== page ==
In a class action alleging claims for breach of fiduciary duty and money had and received brought by plaintiff client on behalf of himself and all other persons who were represented by defendants, an attorney and his law firm, in a previous lawsuit by plaintiff and other employees against their employer and others, the Superior Court of Los Angeles County (California) granted defendants’ motion for summary judgment. Plaintiff appealed with help from their small business attorney.
Plaintiff’s alleged defendants misappropriated part of the settlement funds paid by the settling defendants in the underlying action for the benefit of plaintiff and other class members. The court held that the trial court erred in concluding that because the statute of limitations objectively barred plaintiff’s causes of action in the underlying action, as a matter of law he could not prevail on his claims against defendants. A trial within a trial was not necessary because the merits of the underlying action did not need to be decided in order to determine whether defendants’ alleged misappropriation of the settlement proceeds caused plaintiff damages. Defendants allegedly misappropriated the settlement proceeds after the settlement agreements were executed. At that point, as to the settling defendants, the case was over. The settling defendants could no longer raise any defenses, including their statute of limitations defense. Therefore, if the misappropriation allegations against defendants were true, their conduct caused plaintiff to incur damages regardless of whether the settling defendants could have raised a statute of limitations defense prior to settling the case.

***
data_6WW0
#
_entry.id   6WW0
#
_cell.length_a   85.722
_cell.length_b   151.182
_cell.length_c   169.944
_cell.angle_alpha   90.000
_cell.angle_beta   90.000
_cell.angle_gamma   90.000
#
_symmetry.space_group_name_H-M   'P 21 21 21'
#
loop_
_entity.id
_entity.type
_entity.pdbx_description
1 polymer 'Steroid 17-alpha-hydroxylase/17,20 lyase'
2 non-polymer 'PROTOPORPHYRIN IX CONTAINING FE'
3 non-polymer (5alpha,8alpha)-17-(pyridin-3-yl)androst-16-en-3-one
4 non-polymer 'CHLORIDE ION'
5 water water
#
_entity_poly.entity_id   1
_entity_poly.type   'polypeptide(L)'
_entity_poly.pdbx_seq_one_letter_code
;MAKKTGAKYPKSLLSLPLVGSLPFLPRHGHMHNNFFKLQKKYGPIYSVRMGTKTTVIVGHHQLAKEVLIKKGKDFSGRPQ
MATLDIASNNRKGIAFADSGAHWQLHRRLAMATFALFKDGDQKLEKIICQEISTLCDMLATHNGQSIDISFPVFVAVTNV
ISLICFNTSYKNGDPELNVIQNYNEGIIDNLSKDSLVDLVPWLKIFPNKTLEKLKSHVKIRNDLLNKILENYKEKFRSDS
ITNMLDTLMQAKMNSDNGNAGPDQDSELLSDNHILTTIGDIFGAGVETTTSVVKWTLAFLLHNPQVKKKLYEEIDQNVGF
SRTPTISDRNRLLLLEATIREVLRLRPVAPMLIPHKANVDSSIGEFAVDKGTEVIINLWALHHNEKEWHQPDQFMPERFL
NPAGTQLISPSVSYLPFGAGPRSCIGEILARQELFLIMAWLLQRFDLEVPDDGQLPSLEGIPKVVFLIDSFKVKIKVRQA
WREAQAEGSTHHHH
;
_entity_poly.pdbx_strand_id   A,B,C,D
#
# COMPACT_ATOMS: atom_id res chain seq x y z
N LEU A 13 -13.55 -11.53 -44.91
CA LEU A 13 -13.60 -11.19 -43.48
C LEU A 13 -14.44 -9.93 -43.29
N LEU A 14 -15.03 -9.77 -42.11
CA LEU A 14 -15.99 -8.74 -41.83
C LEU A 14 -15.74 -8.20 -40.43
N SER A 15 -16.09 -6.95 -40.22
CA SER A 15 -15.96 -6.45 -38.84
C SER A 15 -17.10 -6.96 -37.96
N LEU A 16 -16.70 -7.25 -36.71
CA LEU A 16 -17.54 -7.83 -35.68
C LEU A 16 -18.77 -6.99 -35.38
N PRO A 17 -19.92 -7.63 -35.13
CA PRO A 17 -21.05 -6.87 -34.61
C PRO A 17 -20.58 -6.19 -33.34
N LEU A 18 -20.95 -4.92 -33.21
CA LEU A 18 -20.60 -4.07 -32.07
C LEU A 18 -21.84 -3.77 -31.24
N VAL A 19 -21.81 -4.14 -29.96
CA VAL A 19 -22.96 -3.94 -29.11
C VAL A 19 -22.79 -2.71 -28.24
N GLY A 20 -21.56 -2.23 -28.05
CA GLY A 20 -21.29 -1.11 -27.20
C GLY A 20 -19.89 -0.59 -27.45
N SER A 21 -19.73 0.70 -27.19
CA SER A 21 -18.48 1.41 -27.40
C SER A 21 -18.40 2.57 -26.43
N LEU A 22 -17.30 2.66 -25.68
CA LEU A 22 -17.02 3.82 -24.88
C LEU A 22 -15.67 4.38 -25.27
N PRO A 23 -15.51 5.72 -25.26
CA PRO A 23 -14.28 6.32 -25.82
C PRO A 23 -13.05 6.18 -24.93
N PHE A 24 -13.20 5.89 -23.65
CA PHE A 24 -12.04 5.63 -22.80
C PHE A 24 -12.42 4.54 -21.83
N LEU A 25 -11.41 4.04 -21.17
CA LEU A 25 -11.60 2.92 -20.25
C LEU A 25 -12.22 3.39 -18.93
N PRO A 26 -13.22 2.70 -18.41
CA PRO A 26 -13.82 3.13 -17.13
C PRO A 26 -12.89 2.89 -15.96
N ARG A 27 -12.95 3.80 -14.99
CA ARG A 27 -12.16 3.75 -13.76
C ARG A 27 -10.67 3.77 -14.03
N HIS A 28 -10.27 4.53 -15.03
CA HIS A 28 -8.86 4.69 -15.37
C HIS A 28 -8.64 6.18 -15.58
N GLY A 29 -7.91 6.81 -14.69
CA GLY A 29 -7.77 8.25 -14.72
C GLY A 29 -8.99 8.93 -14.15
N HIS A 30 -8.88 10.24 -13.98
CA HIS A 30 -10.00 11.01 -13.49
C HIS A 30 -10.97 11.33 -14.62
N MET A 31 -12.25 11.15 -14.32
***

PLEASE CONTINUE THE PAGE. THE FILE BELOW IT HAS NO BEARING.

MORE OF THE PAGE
The court reversed the judgment.
Plaintiff employee sought review of the judgment of dismissal entered by the Superior Court of the City and County of San Francisco (California) on a demurrer by defendant employer and its agents and defendant association and its agents, on plaintiff’s complaint for wrongful discharge and conspiracy to obtain wrongful discharge.
Plaintiff employee sued defendant employer and its agents for wrongful discharge, contending that his discharge breached a collective bargaining agreement. Plaintiff also claimed that defendant employer and its agents and defendant association and its agents conspired to breach the collective bargaining agreement, resulting in plaintiff’s wrongful discharge. Defendants filed a joint demurrer sustained by the lower court, which entered a judgment of dismissal. On appeal, the court reversed. It held that plaintiff’s complaint alleged with sufficient clarity and particularity the essential facts upon which he based his cause of action for wrongful discharge. As to the civil conspiracy, the court held that an action for conspiracy could lie against a party to the contract; thus, defendant employer was properly named as a party to the conspiracy with defendant association and its agents. However, plaintiff’s allegations that defendant agents were co-conspirators were not sufficient to support conspiracy because the complaint alleged that defendant agents were acting within the course and scope of their employment. There was no allegation that they were acting in any other capacity.
The court reversed and remanded the dismissal entered by the lower court on the joint demurrer of defendant employer and its agents and defendant association and its agents on plaintiff employee’s complaint for wrongful discharge and for conspiracy. The allegations as to defendant employer’s agents were not sufficient to support a civil conspiracy charge against them, but were sufficient to support the other alleged causes of action.